A groundbreaking study by the federal Centers for Disease Control and Prevention, and also Kaiser Permanente, a California based health maintenance organization, discovered the link between ACEs and chronic health issues in adults nearly 20 years ago.
The study also found childhood adversity is more the rule than the exception. Its subjects were predominantly white, middle income; people considered by many to be the healthiest in the U.S. Yet, two-thirds of the 17,000 people in the original ACEs study had at least one adverse childhood experience; one in six reported at least four.
Of the participants, 28 percent reported experiencing physical abuse and 21 percent sexual abuse. Many also reported that their parents had divorced or separated, or a parent had mental illness and/or substance use disorder. Researchers also learned that the greater the exposure to these experiences the greater the likelihood of health problems, and social, and behavioral issues later in life. …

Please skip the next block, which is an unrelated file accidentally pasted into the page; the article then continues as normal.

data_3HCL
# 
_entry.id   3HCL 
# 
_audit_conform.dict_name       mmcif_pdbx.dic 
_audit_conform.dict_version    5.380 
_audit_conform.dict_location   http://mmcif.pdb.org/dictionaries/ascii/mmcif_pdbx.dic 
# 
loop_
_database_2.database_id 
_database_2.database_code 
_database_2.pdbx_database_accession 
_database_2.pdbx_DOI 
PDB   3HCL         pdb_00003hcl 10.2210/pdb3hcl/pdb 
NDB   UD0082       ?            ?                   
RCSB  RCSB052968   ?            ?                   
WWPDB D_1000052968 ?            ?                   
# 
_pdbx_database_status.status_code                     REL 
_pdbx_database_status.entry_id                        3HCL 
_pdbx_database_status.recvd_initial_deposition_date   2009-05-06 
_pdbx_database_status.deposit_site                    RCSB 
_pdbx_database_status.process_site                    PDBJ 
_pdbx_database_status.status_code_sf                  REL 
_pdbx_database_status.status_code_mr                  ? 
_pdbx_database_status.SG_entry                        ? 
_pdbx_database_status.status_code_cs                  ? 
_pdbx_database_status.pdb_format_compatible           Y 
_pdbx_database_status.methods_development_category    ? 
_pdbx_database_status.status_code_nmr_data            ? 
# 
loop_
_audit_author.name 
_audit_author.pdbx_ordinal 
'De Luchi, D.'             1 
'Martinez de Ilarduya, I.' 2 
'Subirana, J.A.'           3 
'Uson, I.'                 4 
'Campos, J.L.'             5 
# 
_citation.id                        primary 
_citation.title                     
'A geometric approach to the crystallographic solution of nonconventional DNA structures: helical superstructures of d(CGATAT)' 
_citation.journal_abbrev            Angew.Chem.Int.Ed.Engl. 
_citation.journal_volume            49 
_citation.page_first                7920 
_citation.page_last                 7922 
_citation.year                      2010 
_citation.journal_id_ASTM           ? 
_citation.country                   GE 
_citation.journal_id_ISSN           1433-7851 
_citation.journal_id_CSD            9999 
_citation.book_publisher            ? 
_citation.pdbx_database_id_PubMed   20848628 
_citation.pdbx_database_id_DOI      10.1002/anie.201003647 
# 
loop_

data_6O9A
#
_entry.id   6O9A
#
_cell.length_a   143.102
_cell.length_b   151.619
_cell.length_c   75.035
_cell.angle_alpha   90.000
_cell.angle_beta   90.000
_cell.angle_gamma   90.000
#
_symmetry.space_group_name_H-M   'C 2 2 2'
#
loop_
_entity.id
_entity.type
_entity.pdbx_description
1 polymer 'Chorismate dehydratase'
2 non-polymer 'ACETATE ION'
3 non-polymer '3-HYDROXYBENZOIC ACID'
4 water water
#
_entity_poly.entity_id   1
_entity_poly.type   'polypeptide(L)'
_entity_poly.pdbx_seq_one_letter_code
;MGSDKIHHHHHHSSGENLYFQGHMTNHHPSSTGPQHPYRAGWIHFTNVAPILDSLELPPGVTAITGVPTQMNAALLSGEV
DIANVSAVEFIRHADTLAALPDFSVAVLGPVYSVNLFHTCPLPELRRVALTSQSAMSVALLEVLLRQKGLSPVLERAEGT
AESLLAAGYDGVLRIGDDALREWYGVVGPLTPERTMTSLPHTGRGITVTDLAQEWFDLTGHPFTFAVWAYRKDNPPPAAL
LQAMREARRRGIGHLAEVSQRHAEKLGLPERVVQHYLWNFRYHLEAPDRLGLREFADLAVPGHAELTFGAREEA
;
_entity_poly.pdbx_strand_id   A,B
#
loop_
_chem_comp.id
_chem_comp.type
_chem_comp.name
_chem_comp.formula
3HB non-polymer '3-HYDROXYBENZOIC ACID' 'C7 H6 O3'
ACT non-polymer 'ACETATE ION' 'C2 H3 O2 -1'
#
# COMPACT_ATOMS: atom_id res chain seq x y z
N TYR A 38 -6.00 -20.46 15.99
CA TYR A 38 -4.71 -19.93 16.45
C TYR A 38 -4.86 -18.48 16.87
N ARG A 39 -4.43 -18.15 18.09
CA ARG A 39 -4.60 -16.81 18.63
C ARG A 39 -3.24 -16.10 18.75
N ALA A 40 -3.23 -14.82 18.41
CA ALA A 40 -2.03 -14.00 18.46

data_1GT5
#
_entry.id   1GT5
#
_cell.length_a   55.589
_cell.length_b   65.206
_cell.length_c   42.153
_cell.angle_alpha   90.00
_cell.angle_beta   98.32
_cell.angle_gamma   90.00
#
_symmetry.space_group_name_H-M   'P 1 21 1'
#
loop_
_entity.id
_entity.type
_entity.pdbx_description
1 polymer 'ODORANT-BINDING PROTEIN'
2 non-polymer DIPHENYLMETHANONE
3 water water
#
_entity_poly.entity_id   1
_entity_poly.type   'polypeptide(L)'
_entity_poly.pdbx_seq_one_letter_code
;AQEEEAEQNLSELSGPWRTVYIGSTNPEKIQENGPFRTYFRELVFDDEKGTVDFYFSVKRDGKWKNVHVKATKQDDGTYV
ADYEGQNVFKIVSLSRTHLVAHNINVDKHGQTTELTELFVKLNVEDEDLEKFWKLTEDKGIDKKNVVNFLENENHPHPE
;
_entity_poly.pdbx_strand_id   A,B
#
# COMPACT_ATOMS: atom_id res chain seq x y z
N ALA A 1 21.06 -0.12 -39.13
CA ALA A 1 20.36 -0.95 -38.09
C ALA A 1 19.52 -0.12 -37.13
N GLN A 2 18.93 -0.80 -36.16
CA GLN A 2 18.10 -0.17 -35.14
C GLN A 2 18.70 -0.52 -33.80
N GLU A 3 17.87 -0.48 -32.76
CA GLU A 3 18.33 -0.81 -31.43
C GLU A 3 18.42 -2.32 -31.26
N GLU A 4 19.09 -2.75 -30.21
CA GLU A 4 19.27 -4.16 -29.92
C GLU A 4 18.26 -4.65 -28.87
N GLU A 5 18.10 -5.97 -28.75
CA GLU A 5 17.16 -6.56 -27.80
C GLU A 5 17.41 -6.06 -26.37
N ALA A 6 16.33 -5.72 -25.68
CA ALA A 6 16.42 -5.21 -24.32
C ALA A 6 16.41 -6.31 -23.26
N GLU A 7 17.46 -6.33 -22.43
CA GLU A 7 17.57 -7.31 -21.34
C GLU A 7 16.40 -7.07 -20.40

Pediatricians have been galvanized. Robert W. Block, MD, FAAP, former president of the American Academy of Pediatrics has been widely quoted: “Children’s exposure to adverse childhood experiences is the greatest unaddressed public health threat of our time.” This month, the Academic Pediatric Association devotes its entire journal to the topic.
It is not just physicians who are dealing with the impact of ACEs; teachers and schools are too.
Children can’t leave trauma at home; their attempts to cope can affect their learning and also put them at odds with schools’ disciplinary practices. Children whose minds are consumed with worry and whose bodies are ready to fight or flee are not ready to learn
This was to be expected, and it’s a brilliant move on the part of doctors and health officials who want to move the conversation away from the vaccine controversy. What’s happening in our schools—the explosion in special needs students, out-of-district placements, more and more one-on-one aides, newly added in-school clinics and mental health services—all of this is changing the face of education in America and the cost is enormous. Someone has to explain why all this is happening, and now it’s out there.
(I’m sure the assumption is that if the American public could be made to believe that all the autism everywhere is “better diagnosing” and no real increase, this absurd claim will fly too.)